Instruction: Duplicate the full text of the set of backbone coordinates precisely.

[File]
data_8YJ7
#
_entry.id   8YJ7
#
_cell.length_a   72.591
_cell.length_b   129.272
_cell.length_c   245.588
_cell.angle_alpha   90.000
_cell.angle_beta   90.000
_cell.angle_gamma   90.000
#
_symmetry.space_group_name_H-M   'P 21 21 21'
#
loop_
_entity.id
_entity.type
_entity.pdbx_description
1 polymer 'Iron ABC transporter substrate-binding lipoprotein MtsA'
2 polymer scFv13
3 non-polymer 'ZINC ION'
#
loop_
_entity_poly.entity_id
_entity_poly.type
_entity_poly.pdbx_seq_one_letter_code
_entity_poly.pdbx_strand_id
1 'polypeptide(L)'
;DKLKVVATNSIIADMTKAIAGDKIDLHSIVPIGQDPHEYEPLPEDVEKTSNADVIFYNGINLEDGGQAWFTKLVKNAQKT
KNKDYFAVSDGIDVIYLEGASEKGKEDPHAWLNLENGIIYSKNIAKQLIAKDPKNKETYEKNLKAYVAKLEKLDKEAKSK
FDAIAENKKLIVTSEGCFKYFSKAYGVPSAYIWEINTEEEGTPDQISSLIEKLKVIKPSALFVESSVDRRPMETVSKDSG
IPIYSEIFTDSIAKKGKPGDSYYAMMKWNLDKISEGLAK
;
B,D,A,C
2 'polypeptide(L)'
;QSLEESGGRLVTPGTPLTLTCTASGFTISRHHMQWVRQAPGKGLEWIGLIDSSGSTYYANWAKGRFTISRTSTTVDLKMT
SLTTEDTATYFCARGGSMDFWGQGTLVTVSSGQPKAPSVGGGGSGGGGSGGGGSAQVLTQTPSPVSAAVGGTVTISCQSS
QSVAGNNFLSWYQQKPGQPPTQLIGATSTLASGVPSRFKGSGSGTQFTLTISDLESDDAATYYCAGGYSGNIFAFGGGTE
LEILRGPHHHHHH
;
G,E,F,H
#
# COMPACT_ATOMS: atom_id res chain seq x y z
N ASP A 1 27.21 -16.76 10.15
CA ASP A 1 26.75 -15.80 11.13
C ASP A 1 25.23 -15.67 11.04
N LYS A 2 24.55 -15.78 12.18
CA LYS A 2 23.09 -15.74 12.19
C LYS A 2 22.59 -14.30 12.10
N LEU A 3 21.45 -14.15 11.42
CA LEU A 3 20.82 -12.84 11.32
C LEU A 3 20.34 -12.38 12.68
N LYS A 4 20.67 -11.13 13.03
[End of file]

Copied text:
data_8YJ7
#
_entry.id   8YJ7
#
_cell.length_a   72.591
_cell.length_b   129.272
_cell.length_c   245.588
_cell.angle_alpha   90.000
_cell.angle_beta   90.000
_cell.angle_gamma   90.000
#
_symmetry.space_group_name_H-M   'P 21 21 21'
#
loop_
_entity.id
_entity.type
_entity.pdbx_description
1 polymer 'Iron ABC transporter substrate-binding lipoprotein MtsA'
2 polymer scFv13
3 non-polymer 'ZINC ION'
#
loop_
_entity_poly.entity_id
_entity_poly.type
_entity_poly.pdbx_seq_one_letter_code
_entity_poly.pdbx_strand_id
1 'polypeptide(L)'
;DKLKVVATNSIIADMTKAIAGDKIDLHSIVPIGQDPHEYEPLPEDVEKTSNADVIFYNGINLEDGGQAWFTKLVKNAQKT
KNKDYFAVSDGIDVIYLEGASEKGKEDPHAWLNLENGIIYSKNIAKQLIAKDPKNKETYEKNLKAYVAKLEKLDKEAKSK
FDAIAENKKLIVTSEGCFKYFSKAYGVPSAYIWEINTEEEGTPDQISSLIEKLKVIKPSALFVESSVDRRPMETVSKDSG
IPIYSEIFTDSIAKKGKPGDSYYAMMKWNLDKISEGLAK
;
B,D,A,C
2 'polypeptide(L)'
;QSLEESGGRLVTPGTPLTLTCTASGFTISRHHMQWVRQAPGKGLEWIGLIDSSGSTYYANWAKGRFTISRTSTTVDLKMT
SLTTEDTATYFCARGGSMDFWGQGTLVTVSSGQPKAPSVGGGGSGGGGSGGGGSAQVLTQTPSPVSAAVGGTVTISCQSS
QSVAGNNFLSWYQQKPGQPPTQLIGATSTLASGVPSRFKGSGSGTQFTLTISDLESDDAATYYCAGGYSGNIFAFGGGTE
LEILRGPHHHHHH
;
G,E,F,H
#
# COMPACT_ATOMS: atom_id res chain seq x y z
N ASP A 1 27.21 -16.76 10.15
CA ASP A 1 26.75 -15.80 11.13
C ASP A 1 25.23 -15.67 11.04
N LYS A 2 24.55 -15.78 12.18
CA LYS A 2 23.09 -15.74 12.19
C LYS A 2 22.59 -14.30 12.10
N LEU A 3 21.45 -14.15 11.42
CA LEU A 3 20.82 -12.84 11.32
C LEU A 3 20.34 -12.38 12.68
N LYS A 4 20.67 -11.13 13.03